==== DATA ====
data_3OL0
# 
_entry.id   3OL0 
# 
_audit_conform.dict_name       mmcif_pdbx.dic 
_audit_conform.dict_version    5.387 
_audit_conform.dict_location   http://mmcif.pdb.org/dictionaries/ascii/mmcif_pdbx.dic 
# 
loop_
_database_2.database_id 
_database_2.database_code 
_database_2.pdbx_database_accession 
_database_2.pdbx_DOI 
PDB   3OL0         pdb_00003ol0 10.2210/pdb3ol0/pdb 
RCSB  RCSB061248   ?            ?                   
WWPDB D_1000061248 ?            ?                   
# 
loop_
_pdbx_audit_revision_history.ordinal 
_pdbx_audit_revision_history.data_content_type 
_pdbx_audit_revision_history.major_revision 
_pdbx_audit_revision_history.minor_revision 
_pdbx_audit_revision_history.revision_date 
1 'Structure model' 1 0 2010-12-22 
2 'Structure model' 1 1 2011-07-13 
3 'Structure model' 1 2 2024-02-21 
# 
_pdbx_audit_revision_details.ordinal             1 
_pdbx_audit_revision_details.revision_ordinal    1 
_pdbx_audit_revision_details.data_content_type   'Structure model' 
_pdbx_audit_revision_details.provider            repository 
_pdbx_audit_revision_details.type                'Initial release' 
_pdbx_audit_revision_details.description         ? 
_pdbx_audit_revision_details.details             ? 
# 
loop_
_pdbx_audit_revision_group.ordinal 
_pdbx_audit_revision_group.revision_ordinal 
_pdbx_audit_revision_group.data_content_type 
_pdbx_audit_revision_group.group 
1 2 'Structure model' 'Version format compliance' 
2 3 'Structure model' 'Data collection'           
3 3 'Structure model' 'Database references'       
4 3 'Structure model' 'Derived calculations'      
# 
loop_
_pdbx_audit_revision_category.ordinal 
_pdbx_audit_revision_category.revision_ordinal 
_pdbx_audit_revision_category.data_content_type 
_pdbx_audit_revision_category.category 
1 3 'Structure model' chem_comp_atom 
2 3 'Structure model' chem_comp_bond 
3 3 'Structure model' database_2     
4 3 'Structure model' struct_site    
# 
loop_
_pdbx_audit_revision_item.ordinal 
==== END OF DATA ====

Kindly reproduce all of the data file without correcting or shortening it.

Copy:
data_3OL0
# 
_entry.id   3OL0 
# 
_audit_conform.dict_name       mmcif_pdbx.dic 
_audit_conform.dict_version    5.387 
_audit_conform.dict_location   http://mmcif.pdb.org/dictionaries/ascii/mmcif_pdbx.dic 
# 
loop_
_database_2.database_id 
_database_2.database_code 
_database_2.pdbx_database_accession 
_database_2.pdbx_DOI 
PDB   3OL0         pdb_00003ol0 10.2210/pdb3ol0/pdb 
RCSB  RCSB061248   ?            ?                   
WWPDB D_1000061248 ?            ?                   
# 
loop_
_pdbx_audit_revision_history.ordinal 
_pdbx_audit_revision_history.data_content_type 
_pdbx_audit_revision_history.major_revision 
_pdbx_audit_revision_history.minor_revision 
_pdbx_audit_revision_history.revision_date 
1 'Structure model' 1 0 2010-12-22 
2 'Structure model' 1 1 2011-07-13 
3 'Structure model' 1 2 2024-02-21 
# 
_pdbx_audit_revision_details.ordinal             1 
_pdbx_audit_revision_details.revision_ordinal    1 
_pdbx_audit_revision_details.data_content_type   'Structure model' 
_pdbx_audit_revision_details.provider            repository 
_pdbx_audit_revision_details.type                'Initial release' 
_pdbx_audit_revision_details.description         ? 
_pdbx_audit_revision_details.details             ? 
# 
loop_
_pdbx_audit_revision_group.ordinal 
_pdbx_audit_revision_group.revision_ordinal 
_pdbx_audit_revision_group.data_content_type 
_pdbx_audit_revision_group.group 
1 2 'Structure model' 'Version format compliance' 
2 3 'Structure model' 'Data collection'           
3 3 'Structure model' 'Database references'       
4 3 'Structure model' 'Derived calculations'      
# 
loop_
_pdbx_audit_revision_category.ordinal 
_pdbx_audit_revision_category.revision_ordinal 
_pdbx_audit_revision_category.data_content_type 
_pdbx_audit_revision_category.category 
1 3 'Structure model' chem_comp_atom 
2 3 'Structure model' chem_comp_bond 
3 3 'Structure model' database_2     
4 3 'Structure model' struct_site    
# 
loop_
_pdbx_audit_revision_item.ordinal 